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Trouble Brewing: French, Israeli and Indian cultures collide in 'Turn Left at the End of the World.'

Oh, Israelites

San Jose's Israeli Film Festival includes the coming-of-age drama 'Turn Left at the End of the World'

By Richard von Busack

ABOUT 20 years ago, Israeli film was most actively represented by the team of Golan and Globus. Even before they came to Beverly Hills and founded Cannon Films, these two original Gs were responsible for a string of 99-cent-store-budgeted action movies noteworthy for pitting glowering terrorists in checkered scarves against macho stars on their way up (Michael Dudikoff, Chuck Norris) or on their way down (Lee Marvin, Charles Bronson).

Today, the Israeli movies we get are exports from a polyglot, polycultural country made up of immigrants. They are speaking openly about the disillusioning side of decades of terrorism, unemployment and economic slumps. Much critical acclaim has been lavished during the past few years on movies like Walk on Water, Late Marriage, Broken Wings and James' Journey to Jerusalem. Even in a film-fest-glutted Bay Area one has to welcome the addition of the Israeli Film Festival, May 19-22 at Camera 12 in San Jose, put together by the folks at the San Jose Jewish Film Festival.

Although it is episodic—a sequence of one thing after another—Turn Left at the End of the World exactly represents the best spirit of Israeli film. The dialogue is a mix of French, English and Hebrew. The setting is a desert outpost where new Israeli immigrants are being stashed, as a bulwark against the Arabs. An Indian family arrives in 1968, right after the '67 war, and is surprised to find out that the only work is in a glass-bottle factory. Even that work is soon stopped, immobilized in a wildcat strike.

As Indians, the family members are pariahs in a mostly French-speaking village of Frenchified Moroccan Jews. But the father's enthusiasm for cricket makes him popular and brings the remote town some international respect. Daughter Sarah records her thoughts in her journal on this middle-of-nowhere desert town. And she makes one great friend: Nicole. But trouble brews. Nicole's mentor, Simone (Aure Atika)—the kimono-wearing, cigarette-smoking kind of widow—misinterprets the French civilizing mission as "acting like Brigitte Bardot."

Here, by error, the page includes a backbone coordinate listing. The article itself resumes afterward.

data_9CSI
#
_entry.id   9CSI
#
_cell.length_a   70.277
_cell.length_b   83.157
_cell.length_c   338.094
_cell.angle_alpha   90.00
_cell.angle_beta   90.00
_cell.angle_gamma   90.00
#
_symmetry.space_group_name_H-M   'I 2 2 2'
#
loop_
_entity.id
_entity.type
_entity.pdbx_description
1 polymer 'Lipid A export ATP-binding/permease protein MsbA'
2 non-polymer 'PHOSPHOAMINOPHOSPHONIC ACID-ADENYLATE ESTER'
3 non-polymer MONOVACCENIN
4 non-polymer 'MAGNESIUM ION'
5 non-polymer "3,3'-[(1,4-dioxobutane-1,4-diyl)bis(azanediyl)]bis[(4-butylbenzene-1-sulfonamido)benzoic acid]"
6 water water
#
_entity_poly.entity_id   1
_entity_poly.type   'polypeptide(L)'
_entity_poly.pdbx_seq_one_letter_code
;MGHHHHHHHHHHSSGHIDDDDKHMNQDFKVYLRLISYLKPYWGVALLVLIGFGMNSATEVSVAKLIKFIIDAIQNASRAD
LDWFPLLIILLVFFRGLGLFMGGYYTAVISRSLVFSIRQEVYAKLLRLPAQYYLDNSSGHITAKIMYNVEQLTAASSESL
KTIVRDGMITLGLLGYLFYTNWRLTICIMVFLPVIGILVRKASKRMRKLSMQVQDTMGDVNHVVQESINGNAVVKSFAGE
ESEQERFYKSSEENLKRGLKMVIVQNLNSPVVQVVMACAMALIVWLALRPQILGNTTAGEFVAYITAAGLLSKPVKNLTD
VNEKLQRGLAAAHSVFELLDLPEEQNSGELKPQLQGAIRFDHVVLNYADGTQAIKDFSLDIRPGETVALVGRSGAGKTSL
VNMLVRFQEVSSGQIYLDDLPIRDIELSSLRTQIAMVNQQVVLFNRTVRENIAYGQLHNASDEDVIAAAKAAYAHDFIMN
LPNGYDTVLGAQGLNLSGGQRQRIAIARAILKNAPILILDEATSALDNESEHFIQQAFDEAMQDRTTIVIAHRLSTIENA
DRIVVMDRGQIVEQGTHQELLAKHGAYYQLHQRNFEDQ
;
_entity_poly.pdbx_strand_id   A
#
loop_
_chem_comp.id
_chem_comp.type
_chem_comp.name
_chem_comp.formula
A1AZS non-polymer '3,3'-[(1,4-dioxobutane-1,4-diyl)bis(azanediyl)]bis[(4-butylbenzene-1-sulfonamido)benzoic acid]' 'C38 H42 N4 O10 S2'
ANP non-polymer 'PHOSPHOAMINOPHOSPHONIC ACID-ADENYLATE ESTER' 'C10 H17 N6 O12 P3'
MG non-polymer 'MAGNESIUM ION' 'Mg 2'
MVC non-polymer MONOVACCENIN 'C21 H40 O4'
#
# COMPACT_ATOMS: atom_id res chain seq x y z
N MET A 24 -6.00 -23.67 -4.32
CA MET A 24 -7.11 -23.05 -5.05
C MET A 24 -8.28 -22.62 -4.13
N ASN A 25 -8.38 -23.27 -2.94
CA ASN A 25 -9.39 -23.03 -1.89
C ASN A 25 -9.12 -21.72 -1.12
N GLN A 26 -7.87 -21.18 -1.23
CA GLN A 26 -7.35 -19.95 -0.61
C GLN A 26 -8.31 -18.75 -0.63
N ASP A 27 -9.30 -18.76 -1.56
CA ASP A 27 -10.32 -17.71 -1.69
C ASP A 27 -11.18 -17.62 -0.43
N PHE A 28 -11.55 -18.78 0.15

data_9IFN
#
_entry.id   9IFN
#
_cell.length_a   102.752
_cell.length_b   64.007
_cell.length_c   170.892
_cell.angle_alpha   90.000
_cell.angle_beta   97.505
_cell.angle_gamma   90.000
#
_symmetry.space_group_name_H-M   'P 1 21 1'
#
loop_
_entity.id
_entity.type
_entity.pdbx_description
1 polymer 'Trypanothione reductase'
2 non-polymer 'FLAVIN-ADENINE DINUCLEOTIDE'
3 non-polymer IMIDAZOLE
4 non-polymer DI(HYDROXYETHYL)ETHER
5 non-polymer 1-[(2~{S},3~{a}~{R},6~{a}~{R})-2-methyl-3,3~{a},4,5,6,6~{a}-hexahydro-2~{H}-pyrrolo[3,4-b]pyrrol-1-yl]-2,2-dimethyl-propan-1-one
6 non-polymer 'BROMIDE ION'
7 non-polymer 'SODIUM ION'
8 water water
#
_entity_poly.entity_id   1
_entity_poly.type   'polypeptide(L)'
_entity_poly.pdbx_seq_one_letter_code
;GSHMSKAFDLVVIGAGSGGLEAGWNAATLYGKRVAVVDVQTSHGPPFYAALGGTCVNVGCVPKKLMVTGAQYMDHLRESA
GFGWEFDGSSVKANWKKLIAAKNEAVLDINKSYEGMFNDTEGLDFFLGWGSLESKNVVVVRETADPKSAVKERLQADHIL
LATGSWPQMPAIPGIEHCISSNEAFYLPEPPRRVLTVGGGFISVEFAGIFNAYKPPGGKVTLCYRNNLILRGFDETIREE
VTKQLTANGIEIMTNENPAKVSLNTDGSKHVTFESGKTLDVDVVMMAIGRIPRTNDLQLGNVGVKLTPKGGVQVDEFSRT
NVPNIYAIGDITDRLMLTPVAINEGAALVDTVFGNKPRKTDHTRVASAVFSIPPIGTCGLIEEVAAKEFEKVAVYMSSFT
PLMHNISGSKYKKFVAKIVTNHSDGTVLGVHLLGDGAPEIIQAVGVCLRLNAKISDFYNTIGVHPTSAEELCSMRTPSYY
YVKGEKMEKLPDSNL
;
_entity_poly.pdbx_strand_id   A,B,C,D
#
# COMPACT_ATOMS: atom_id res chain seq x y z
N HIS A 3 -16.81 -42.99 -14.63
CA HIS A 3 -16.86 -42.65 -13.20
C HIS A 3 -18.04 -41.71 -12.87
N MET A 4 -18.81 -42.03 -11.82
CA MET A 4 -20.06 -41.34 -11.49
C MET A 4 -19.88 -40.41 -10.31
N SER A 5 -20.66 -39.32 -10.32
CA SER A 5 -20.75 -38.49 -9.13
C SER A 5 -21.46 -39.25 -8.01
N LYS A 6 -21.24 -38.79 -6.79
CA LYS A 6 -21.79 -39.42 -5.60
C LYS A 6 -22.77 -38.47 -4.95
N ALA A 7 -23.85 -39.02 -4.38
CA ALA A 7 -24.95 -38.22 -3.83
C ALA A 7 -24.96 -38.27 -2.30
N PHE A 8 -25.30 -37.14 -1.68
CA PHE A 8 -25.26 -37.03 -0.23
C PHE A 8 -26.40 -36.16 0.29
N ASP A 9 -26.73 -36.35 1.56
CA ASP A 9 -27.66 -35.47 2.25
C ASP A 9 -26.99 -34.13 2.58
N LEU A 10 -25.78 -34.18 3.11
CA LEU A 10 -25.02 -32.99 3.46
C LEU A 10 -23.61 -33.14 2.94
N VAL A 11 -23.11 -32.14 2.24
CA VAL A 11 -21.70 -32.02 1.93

Turn Left at the End of the World has its Northern California premiere May 19 at 7:30pm and May 22 at 7:30pm. Also showing during the minifestival are Mashehu Matok (a.k.a. Something Sweet), Dan Turgeon's romance about a girl who falls for her sister's fiance. The film's North American premiere is May 22 at 2pm. Returning from its engagement at Cinequest 15 is Campfire, showing May 22 at 4:30pm. By coincidence, this controversial Israeli hit by Joseph Cedar has a very similar subject matter to Turn Left at the End of the World: in 1981, a Jerusalem girl and her family decide to immigrate to the desert frontier and face primitive and violent conditions. The film has been read—according to the Internet Movie Database—as a metaphor for the current desettling of the border areas in Israel today. Israel is a small country—the size of New Jersey, as the Zionist advertisements remind us. Yet in self-criticism and skepticism, Israel has few peers on the international movie scene.

The San Jose Israeli Film Festival takes place May 19-22 at Camera 12 in San Jose. See www.sjjff.org for details.

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From the May 18-24, 2005 issue of Metro, Silicon Valley's Weekly Newspaper.

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